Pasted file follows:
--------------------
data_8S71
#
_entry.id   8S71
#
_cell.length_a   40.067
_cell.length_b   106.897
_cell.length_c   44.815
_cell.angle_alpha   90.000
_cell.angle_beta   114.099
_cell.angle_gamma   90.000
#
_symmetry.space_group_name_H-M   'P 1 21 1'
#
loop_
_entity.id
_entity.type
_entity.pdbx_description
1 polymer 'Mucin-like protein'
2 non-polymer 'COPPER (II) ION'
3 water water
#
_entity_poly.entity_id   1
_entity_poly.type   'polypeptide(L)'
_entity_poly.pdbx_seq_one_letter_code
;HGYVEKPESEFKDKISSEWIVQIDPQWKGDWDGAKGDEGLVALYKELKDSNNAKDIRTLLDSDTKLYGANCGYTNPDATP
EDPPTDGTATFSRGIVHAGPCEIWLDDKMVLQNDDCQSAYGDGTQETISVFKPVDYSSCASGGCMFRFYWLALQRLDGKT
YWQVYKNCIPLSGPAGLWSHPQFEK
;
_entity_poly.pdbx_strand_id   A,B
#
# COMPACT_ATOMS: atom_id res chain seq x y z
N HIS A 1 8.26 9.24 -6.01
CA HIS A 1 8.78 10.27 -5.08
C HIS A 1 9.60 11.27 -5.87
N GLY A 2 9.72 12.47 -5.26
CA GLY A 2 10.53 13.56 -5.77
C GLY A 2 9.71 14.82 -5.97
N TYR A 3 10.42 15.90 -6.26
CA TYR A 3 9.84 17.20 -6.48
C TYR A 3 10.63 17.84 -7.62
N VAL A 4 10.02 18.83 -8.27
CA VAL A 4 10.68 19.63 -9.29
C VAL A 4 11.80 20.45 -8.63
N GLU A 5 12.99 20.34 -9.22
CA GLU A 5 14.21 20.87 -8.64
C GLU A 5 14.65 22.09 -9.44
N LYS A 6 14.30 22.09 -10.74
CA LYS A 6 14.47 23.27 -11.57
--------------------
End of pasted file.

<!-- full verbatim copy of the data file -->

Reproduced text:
data_8S71
#
_entry.id   8S71
#
_cell.length_a   40.067
_cell.length_b   106.897
_cell.length_c   44.815
_cell.angle_alpha   90.000
_cell.angle_beta   114.099
_cell.angle_gamma   90.000
#
_symmetry.space_group_name_H-M   'P 1 21 1'
#
loop_
_entity.id
_entity.type
_entity.pdbx_description
1 polymer 'Mucin-like protein'
2 non-polymer 'COPPER (II) ION'
3 water water
#
_entity_poly.entity_id   1
_entity_poly.type   'polypeptide(L)'
_entity_poly.pdbx_seq_one_letter_code
;HGYVEKPESEFKDKISSEWIVQIDPQWKGDWDGAKGDEGLVALYKELKDSNNAKDIRTLLDSDTKLYGANCGYTNPDATP
EDPPTDGTATFSRGIVHAGPCEIWLDDKMVLQNDDCQSAYGDGTQETISVFKPVDYSSCASGGCMFRFYWLALQRLDGKT
YWQVYKNCIPLSGPAGLWSHPQFEK
;
_entity_poly.pdbx_strand_id   A,B
#
# COMPACT_ATOMS: atom_id res chain seq x y z
N HIS A 1 8.26 9.24 -6.01
CA HIS A 1 8.78 10.27 -5.08
C HIS A 1 9.60 11.27 -5.87
N GLY A 2 9.72 12.47 -5.26
CA GLY A 2 10.53 13.56 -5.77
C GLY A 2 9.71 14.82 -5.97
N TYR A 3 10.42 15.90 -6.26
CA TYR A 3 9.84 17.20 -6.48
C TYR A 3 10.63 17.84 -7.62
N VAL A 4 10.02 18.83 -8.27
CA VAL A 4 10.68 19.63 -9.29
C VAL A 4 11.80 20.45 -8.63
N GLU A 5 12.99 20.34 -9.22
CA GLU A 5 14.21 20.87 -8.64
C GLU A 5 14.65 22.09 -9.44
N LYS A 6 14.30 22.09 -10.74
CA LYS A 6 14.47 23.27 -11.57